Temperature - Malcolm X has heating and should be warm throughout.

Seating - The chairs are plastic and steel foldable chairs without armrests.

Refreshments - There will be vegan samosas, snacks, tea and coffee available for a small cost as well as free tap water.

Dockland Youth Centre

31 Brigstocke Rd, BS2 8UF



Hearing Loop - Docklands does not have a hearing loop system. The main hall is quite large and the acoustics can be quite challenging for people hard of hearing. However, we are reserving the front row seats for those who need them, in the hope that this will make the event manageable.

Steps - Docklands has a dropped curve right outside the front then it is a ramp to a wheelchair accessible space.

Accessible Toilet - They have a purpose built disabled toilet

Sunflowers - Our volunteers are trained to recognise the sunflower lanyard system. There are also our own access lanyards available at reception.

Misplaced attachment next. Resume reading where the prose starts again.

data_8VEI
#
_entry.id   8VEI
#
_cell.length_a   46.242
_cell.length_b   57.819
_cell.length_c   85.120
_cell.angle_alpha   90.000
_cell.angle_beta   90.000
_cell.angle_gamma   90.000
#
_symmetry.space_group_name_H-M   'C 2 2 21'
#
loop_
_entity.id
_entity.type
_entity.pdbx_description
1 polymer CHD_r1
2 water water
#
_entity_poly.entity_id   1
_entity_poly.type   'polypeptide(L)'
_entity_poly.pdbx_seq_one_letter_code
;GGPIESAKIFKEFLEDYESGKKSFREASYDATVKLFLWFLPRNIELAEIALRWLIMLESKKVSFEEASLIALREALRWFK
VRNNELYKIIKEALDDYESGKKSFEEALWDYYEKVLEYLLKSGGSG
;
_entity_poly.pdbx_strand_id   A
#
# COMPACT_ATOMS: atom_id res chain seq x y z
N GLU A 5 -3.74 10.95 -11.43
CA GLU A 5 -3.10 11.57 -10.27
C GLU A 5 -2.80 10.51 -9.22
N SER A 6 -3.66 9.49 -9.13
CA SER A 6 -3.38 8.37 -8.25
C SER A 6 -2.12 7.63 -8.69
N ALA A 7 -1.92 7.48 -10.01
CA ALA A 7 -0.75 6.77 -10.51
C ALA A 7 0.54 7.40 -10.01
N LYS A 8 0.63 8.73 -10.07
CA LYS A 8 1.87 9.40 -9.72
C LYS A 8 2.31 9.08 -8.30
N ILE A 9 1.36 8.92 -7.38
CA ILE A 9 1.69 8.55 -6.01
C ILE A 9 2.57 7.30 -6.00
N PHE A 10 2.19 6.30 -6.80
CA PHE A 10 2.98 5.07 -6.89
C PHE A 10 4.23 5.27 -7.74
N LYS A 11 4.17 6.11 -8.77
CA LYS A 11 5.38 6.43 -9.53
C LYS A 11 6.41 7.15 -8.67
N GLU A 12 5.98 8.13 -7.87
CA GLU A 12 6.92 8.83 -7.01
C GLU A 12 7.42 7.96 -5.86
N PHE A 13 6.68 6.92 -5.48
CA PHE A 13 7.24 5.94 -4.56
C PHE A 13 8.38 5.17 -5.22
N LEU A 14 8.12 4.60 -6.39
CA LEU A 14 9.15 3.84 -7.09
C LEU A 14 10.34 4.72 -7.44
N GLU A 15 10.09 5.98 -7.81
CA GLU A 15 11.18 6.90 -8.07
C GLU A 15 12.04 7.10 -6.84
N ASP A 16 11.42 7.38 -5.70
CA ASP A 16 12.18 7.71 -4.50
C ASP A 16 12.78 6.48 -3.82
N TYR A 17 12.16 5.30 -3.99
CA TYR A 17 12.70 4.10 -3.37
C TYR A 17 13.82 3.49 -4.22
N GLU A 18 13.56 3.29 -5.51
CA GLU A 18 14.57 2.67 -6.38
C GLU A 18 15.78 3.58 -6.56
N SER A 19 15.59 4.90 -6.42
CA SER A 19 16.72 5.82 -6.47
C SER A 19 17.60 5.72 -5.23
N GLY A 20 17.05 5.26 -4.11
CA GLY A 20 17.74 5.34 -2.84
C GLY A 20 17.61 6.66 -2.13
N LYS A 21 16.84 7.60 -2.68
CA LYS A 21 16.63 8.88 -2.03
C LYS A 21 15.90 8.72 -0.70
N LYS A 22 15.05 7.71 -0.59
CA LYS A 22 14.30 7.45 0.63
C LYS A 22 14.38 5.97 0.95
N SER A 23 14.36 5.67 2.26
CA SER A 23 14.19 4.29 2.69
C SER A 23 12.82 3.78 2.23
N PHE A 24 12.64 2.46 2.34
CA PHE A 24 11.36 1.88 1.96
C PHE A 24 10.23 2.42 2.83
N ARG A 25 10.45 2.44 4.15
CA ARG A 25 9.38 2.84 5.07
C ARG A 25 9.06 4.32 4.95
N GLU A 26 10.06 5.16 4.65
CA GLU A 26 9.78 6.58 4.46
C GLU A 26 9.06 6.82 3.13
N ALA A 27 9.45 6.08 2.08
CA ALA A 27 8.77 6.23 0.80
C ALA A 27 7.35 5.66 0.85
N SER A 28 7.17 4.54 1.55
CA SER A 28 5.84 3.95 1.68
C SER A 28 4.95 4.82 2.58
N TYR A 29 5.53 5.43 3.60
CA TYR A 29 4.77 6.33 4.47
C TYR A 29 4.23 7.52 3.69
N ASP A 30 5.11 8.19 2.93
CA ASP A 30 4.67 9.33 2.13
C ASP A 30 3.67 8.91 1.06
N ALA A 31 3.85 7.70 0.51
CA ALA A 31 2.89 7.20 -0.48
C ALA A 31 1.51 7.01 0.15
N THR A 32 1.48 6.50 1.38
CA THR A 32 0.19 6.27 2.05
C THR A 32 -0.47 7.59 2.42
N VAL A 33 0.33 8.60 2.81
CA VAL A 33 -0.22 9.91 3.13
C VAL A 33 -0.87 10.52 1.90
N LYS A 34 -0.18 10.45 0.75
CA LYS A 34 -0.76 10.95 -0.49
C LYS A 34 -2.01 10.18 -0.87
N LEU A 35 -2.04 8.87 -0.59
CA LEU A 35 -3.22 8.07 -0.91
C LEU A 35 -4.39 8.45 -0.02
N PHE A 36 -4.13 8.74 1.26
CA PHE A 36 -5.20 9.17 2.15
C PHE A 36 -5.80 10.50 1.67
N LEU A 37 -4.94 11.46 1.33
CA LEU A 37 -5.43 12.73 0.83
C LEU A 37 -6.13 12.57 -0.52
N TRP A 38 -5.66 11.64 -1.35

Temperature - Docklands has heating and is generally warm

Seating - The lounge has cushioned seating. The main space has foldable plastic and steel chairs without armrests.

Refreshments - There will be vegan samosas, snacks, tea and coffee available for a small cost as well as free tap water.

Hamilton House

80 Stokes Croft, BS1 3QY


Hamilton House

Steps - The steps from the pavement to the rooms are: Mild West - 56, Event Space - 55, Green, Room - 61, The Den - 82, Art Room - 83. There is a lift to all floors once inside the building. There is a wheelchair ramp in front of the building, to the left of the building when looking at it from the front.

Accessible Toilet - They have an accessible toilet in The Canteen on the ground floor but it is not Changing places approved.

Sunflowers - Our volunteers are trained to recognise the sunflower lanyard system. There are also our own access lanyards available at reception.

Temperature - Hamilton House has heating and is usually warm

Seating - Foldable plastic and steel chairs without armrests

Refreshments - There will be vegan samosas, snacks, tea and coffee available for a small cost as well as free tap water. Hamilton House has a cafe/bar downstairs that does food and snacks.

Kuumba Centre

20 Hepburn Rd, BS2 8UD